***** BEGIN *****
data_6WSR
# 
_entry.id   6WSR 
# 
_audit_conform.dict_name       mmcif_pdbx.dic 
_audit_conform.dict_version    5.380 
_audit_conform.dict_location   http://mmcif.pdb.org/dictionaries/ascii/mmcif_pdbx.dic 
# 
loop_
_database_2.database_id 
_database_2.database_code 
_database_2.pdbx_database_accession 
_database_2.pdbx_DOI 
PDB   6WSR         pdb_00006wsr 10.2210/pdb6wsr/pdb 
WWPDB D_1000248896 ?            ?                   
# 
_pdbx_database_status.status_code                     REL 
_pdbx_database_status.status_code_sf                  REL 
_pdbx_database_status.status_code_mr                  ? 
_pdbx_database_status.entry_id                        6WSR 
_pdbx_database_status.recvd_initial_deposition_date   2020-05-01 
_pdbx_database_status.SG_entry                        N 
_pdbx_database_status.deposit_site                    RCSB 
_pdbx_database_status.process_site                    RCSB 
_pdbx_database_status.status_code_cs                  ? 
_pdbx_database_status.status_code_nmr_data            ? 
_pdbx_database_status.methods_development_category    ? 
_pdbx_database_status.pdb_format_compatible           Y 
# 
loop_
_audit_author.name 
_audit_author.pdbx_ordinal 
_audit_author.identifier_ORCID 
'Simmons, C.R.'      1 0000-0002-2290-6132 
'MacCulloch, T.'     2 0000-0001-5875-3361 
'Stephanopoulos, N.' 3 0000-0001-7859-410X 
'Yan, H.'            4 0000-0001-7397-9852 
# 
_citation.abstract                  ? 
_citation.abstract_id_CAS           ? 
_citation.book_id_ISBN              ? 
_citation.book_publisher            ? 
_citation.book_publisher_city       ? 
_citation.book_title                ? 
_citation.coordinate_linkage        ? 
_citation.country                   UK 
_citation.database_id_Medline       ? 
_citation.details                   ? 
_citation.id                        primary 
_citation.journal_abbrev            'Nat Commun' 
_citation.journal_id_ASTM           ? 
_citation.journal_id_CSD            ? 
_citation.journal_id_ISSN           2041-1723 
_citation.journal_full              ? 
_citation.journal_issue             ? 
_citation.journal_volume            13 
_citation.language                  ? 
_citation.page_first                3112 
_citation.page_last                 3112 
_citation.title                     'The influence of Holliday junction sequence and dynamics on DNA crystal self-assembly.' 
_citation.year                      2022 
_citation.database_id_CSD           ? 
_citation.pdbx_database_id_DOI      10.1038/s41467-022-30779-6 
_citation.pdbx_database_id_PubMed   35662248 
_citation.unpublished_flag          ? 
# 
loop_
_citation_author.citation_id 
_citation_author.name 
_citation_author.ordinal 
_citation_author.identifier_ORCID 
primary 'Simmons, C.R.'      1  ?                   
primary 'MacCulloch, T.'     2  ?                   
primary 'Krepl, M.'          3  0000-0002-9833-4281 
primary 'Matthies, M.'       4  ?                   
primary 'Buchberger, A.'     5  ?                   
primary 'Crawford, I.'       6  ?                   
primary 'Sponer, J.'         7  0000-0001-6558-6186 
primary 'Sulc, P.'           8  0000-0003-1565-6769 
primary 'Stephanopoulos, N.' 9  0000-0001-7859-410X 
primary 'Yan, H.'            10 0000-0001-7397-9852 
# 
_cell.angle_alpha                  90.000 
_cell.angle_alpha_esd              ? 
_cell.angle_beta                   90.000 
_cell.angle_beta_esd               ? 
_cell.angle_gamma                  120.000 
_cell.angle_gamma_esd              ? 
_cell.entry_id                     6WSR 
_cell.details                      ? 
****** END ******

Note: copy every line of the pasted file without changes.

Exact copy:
data_6WSR
# 
_entry.id   6WSR 
# 
_audit_conform.dict_name       mmcif_pdbx.dic 
_audit_conform.dict_version    5.380 
_audit_conform.dict_location   http://mmcif.pdb.org/dictionaries/ascii/mmcif_pdbx.dic 
# 
loop_
_database_2.database_id 
_database_2.database_code 
_database_2.pdbx_database_accession 
_database_2.pdbx_DOI 
PDB   6WSR         pdb_00006wsr 10.2210/pdb6wsr/pdb 
WWPDB D_1000248896 ?            ?                   
# 
_pdbx_database_status.status_code                     REL 
_pdbx_database_status.status_code_sf                  REL 
_pdbx_database_status.status_code_mr                  ? 
_pdbx_database_status.entry_id                        6WSR 
_pdbx_database_status.recvd_initial_deposition_date   2020-05-01 
_pdbx_database_status.SG_entry                        N 
_pdbx_database_status.deposit_site                    RCSB 
_pdbx_database_status.process_site                    RCSB 
_pdbx_database_status.status_code_cs                  ? 
_pdbx_database_status.status_code_nmr_data            ? 
_pdbx_database_status.methods_development_category    ? 
_pdbx_database_status.pdb_format_compatible           Y 
# 
loop_
_audit_author.name 
_audit_author.pdbx_ordinal 
_audit_author.identifier_ORCID 
'Simmons, C.R.'      1 0000-0002-2290-6132 
'MacCulloch, T.'     2 0000-0001-5875-3361 
'Stephanopoulos, N.' 3 0000-0001-7859-410X 
'Yan, H.'            4 0000-0001-7397-9852 
# 
_citation.abstract                  ? 
_citation.abstract_id_CAS           ? 
_citation.book_id_ISBN              ? 
_citation.book_publisher            ? 
_citation.book_publisher_city       ? 
_citation.book_title                ? 
_citation.coordinate_linkage        ? 
_citation.country                   UK 
_citation.database_id_Medline       ? 
_citation.details                   ? 
_citation.id                        primary 
_citation.journal_abbrev            'Nat Commun' 
_citation.journal_id_ASTM           ? 
_citation.journal_id_CSD            ? 
_citation.journal_id_ISSN           2041-1723 
_citation.journal_full              ? 
_citation.journal_issue             ? 
_citation.journal_volume            13 
_citation.language                  ? 
_citation.page_first                3112 
_citation.page_last                 3112 
_citation.title                     'The influence of Holliday junction sequence and dynamics on DNA crystal self-assembly.' 
_citation.year                      2022 
_citation.database_id_CSD           ? 
_citation.pdbx_database_id_DOI      10.1038/s41467-022-30779-6 
_citation.pdbx_database_id_PubMed   35662248 
_citation.unpublished_flag          ? 
# 
loop_
_citation_author.citation_id 
_citation_author.name 
_citation_author.ordinal 
_citation_author.identifier_ORCID 
primary 'Simmons, C.R.'      1  ?                   
primary 'MacCulloch, T.'     2  ?                   
primary 'Krepl, M.'          3  0000-0002-9833-4281 
primary 'Matthies, M.'       4  ?                   
primary 'Buchberger, A.'     5  ?                   
primary 'Crawford, I.'       6  ?                   
primary 'Sponer, J.'         7  0000-0001-6558-6186 
primary 'Sulc, P.'           8  0000-0003-1565-6769 
primary 'Stephanopoulos, N.' 9  0000-0001-7859-410X 
primary 'Yan, H.'            10 0000-0001-7397-9852 
# 
_cell.angle_alpha                  90.000 
_cell.angle_alpha_esd              ? 
_cell.angle_beta                   90.000 
_cell.angle_beta_esd               ? 
_cell.angle_gamma                  120.000 
_cell.angle_gamma_esd              ? 
_cell.entry_id                     6WSR 
_cell.details                      ? 